This book is your personal tutor, walking you through the plumbing of the Internet and the World Wide Web, showing you how to build your first VFP-based web site step by step, and then how to add features and improve your productivity by exploiting the multitude of built-in classes that Web Connection offers. A must-read for every Web Connection developer!

Software Developer's Guide, Third Edition

There are plenty of books that show you how to write applications in a specific language. They do a marvelous job of explaining the nuts and bolts of the syntax and the use of the tools to build applications with the latest features and functionality available. There are also a number of fine books that show you how to be "a computer consultant."

But there are a whole host of issues specific to the business of writing, delivering and supporting custom software systems. The Software Developer?s Guide, Third Edition, is the only book that will take you on a step-by-step tour of the entire process. ?DevGuide 3?, with over 150 pages of new material, shows you how to do "The Other 90%" of the work involved in producing custom software applications.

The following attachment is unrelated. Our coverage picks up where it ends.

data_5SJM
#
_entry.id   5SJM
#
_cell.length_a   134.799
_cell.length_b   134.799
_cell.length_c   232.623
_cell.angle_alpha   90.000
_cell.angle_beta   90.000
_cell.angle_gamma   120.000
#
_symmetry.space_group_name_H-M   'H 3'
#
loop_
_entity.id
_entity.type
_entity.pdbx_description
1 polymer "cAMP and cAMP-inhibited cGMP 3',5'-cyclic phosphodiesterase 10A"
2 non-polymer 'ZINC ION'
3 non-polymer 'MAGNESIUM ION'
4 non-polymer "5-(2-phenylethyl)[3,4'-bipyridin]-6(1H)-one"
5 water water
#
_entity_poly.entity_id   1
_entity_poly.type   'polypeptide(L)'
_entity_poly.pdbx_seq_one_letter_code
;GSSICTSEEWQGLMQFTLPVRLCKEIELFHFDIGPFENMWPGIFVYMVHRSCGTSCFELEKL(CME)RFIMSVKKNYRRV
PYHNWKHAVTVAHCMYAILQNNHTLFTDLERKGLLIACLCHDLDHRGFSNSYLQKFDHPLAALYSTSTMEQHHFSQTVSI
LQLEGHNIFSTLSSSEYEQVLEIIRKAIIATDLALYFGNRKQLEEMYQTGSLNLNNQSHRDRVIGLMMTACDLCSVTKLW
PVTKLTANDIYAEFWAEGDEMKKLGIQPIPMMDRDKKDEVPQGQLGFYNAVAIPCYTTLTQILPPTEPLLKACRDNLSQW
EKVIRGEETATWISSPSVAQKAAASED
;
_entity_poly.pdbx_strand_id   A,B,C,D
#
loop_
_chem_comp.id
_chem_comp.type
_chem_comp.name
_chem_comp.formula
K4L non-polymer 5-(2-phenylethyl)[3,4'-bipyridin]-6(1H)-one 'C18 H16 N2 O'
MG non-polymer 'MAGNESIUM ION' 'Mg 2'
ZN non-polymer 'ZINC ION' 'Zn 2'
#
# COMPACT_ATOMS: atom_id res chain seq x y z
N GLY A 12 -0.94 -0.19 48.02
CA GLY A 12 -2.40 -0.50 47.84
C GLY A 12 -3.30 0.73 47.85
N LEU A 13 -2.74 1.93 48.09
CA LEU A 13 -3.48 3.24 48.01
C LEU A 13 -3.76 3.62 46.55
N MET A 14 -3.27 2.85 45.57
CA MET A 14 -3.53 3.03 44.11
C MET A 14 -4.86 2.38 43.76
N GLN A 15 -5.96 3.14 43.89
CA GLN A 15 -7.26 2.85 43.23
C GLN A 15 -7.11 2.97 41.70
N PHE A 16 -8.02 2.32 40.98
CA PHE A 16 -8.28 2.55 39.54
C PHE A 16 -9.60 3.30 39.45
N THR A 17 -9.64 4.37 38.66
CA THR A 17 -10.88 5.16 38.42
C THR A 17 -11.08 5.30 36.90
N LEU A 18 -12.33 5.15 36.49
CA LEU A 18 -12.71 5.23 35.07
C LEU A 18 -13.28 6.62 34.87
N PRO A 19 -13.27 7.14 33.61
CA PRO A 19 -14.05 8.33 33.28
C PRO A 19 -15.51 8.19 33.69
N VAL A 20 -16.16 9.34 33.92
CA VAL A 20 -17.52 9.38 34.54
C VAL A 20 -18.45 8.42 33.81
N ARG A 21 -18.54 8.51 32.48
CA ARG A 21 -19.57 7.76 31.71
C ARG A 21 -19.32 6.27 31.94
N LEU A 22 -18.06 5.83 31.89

The Fundamentals: Building Visual Studio Applications on a Visual FoxPro 6.0 Foundation

Whether you're completely new to Visual FoxPro, an old hand with FoxPro 2.x but new to the Visual world, or comfortable with VFP 3.0/5.0 but needing to know what's new in "Tahoe", The Fundamentals has the information you need to build LAN, Client/Server and multi-tier distributed Visual Studio applications on a Visual FoxPro foundation.

The sequel to Whil?s "Programming VFP 3.0," this volume covers the basics of developing a wide range of applications quickly, covers all of the new commands, functions, features and tools of Visual FoxPro 6.0, and then describes, step-by-step, how to build a variety of applications with VFP as the foundation. Required reading for everyone opening up the box.